The economic devastation of the Great Depression in the United States, combined with a commitment to neutrality and deeply held prejudices against immigrants, limited Americans’ willingness to welcome refugees.

Neither President Franklin D. Roosevelt’s administration nor the US Congress adjusted America’s complicated and bureaucratic immigration process, which included quotas—numerical limits on the number of immigrants—to aid the hundreds of thousands of refugees trying to flee Europe. Instead, the US State Department implemented new restrictive measures during this period that made it more difficult for immigrants’ to enter the United States. Although the United States issued far fewer immigration visas than it could have during this period, it did admit more refugees fleeing Nazism than any other nation in the world.

When World War II began in September 1939, most Americans hoped the United States would remain neutral. Over the next two years, amid ongoing debates between those who wanted the United States to stay out of war and focus on the defense of the Western Hemisphere (isolationists) and those who favored proactively assisting Great Britain, even if it meant entering the war (interventionists), the United States slowly began to support the Allied powers. Japan’s attack on Pearl Harbor on December 7, 1941, ended this debate. The United States quickly declared war on Japan, and Germany soon responded by declaring war on the United States.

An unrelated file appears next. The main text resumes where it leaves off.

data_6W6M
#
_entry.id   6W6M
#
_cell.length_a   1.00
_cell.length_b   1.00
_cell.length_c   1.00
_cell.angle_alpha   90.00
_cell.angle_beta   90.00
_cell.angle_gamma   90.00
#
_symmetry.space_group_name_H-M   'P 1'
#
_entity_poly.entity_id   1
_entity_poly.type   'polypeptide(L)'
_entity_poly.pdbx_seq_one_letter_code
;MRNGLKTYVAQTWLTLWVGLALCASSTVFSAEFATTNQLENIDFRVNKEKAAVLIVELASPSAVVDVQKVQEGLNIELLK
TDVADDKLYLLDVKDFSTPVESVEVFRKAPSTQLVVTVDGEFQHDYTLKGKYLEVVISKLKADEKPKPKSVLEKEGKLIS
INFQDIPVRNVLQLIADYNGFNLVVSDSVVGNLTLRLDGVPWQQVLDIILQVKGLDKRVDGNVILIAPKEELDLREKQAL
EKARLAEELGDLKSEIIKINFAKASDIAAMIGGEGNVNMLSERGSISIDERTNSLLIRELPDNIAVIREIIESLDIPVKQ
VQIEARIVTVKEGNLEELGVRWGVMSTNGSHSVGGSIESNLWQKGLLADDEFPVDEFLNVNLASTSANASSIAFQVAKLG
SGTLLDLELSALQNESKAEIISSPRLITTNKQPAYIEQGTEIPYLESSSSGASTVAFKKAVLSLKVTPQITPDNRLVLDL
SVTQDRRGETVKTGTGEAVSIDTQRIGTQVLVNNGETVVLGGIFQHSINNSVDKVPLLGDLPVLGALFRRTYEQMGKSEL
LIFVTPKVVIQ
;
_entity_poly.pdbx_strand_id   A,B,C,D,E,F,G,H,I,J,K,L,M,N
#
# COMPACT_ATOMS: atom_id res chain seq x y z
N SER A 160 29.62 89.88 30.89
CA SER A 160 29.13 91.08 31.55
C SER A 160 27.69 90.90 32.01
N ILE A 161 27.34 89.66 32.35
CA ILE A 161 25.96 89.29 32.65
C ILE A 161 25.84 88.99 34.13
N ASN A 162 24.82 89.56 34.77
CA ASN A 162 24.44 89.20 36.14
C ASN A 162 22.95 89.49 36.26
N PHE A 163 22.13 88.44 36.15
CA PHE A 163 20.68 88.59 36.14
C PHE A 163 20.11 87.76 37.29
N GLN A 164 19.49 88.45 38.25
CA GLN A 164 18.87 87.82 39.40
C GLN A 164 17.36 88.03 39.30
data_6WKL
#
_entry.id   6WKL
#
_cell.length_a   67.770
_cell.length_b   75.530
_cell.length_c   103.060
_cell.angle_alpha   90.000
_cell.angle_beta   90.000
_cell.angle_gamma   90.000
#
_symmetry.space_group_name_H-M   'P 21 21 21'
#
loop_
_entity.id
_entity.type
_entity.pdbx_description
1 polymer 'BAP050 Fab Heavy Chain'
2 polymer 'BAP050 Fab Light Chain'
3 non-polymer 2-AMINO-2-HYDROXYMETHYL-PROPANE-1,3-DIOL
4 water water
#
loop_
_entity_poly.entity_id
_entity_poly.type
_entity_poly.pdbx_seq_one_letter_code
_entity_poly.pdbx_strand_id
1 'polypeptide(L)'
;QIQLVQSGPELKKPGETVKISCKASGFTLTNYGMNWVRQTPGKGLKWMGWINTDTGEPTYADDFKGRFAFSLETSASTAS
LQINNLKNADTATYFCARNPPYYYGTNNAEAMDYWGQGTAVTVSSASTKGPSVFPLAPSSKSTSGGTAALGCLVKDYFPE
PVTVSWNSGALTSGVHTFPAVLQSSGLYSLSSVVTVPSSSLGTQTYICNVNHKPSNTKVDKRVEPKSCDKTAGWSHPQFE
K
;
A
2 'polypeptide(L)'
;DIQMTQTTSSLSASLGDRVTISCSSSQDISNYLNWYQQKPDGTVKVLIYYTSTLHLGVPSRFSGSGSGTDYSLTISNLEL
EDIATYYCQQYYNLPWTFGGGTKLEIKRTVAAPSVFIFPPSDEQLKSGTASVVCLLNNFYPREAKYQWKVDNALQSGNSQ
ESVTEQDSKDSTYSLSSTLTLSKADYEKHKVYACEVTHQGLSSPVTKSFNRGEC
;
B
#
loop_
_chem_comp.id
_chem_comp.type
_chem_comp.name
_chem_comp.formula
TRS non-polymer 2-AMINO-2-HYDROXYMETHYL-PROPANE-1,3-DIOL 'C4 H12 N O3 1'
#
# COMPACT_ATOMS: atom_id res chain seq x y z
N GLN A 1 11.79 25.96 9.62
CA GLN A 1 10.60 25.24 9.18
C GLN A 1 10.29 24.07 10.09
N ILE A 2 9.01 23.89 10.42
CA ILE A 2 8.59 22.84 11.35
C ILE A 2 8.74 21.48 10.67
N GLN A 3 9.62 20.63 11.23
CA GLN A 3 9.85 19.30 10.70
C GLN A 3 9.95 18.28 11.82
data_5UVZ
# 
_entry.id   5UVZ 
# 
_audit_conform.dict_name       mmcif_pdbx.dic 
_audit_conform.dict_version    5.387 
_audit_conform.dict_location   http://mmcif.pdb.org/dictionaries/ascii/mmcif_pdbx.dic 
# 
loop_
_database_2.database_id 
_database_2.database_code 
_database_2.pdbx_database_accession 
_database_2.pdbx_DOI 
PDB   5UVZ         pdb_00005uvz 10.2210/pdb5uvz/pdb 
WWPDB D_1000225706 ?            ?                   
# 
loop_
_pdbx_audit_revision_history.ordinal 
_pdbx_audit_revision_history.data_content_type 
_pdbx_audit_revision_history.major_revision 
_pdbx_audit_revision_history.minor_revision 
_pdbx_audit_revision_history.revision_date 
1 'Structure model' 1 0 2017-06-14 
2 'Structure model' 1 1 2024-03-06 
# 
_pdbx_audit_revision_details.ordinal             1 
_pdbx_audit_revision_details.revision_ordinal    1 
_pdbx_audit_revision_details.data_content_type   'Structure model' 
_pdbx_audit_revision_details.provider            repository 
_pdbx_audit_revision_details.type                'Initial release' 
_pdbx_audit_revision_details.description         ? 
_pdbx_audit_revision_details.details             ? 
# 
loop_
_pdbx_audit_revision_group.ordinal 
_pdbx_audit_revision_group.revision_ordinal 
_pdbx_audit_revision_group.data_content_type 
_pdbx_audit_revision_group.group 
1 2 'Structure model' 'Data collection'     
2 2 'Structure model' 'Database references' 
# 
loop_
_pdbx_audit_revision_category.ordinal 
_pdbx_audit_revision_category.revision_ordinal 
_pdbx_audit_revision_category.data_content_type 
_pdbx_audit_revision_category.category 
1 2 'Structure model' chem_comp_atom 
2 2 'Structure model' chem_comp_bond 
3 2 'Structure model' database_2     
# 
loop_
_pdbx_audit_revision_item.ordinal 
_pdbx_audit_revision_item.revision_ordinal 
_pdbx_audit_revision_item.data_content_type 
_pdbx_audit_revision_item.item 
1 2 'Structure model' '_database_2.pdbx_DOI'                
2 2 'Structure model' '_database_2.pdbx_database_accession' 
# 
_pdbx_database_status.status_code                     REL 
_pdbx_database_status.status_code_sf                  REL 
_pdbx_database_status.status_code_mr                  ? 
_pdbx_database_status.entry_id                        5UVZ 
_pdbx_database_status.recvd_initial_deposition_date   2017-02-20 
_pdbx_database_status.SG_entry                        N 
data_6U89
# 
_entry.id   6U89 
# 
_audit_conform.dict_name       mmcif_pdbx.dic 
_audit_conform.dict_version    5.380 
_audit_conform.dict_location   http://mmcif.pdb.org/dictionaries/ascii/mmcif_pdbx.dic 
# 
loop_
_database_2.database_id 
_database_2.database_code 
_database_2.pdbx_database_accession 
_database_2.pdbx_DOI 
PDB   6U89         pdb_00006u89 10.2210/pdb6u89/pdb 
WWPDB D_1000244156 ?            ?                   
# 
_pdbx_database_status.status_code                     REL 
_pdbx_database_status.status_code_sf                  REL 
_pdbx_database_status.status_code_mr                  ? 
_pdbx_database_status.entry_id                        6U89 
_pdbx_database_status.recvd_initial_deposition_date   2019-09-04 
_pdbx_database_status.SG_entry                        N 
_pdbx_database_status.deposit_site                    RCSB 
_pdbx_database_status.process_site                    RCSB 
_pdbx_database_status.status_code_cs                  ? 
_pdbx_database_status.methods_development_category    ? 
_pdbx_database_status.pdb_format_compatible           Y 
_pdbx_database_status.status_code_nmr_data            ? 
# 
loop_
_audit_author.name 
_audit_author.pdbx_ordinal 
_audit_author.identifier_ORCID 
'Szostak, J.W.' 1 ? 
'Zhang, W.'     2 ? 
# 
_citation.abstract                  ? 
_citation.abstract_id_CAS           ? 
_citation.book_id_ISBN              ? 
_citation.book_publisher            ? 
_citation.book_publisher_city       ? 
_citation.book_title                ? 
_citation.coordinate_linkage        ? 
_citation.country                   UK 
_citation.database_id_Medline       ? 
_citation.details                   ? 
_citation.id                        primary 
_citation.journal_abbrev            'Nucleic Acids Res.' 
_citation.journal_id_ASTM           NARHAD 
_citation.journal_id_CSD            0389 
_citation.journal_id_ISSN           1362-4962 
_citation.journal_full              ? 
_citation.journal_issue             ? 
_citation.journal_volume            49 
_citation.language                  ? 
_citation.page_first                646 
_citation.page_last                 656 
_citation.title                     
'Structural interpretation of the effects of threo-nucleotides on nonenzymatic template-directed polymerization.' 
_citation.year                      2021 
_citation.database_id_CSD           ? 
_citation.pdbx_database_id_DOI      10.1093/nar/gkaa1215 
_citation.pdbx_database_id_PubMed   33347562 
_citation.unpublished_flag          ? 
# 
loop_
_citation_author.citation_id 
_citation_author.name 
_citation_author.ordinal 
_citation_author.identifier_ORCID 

The United States joined the Allies’ fight against the Axis powers (Germany, Italy, and Japan) in World War II to defend democracy, not to rescue Jewish victims of the Nazi regime. In January 1944, the US government created the War Refugee Board, charged with trying to rescue and provide relief for Jews and other minorities who were targeted by the Nazis. During the final year of the war, US rescue efforts saved tens of thousands of lives. In the spring of 1945, Allied forces, including millions of American soldiers defeated Nazi Germany and its Axis collaborators, ending the Holocaust.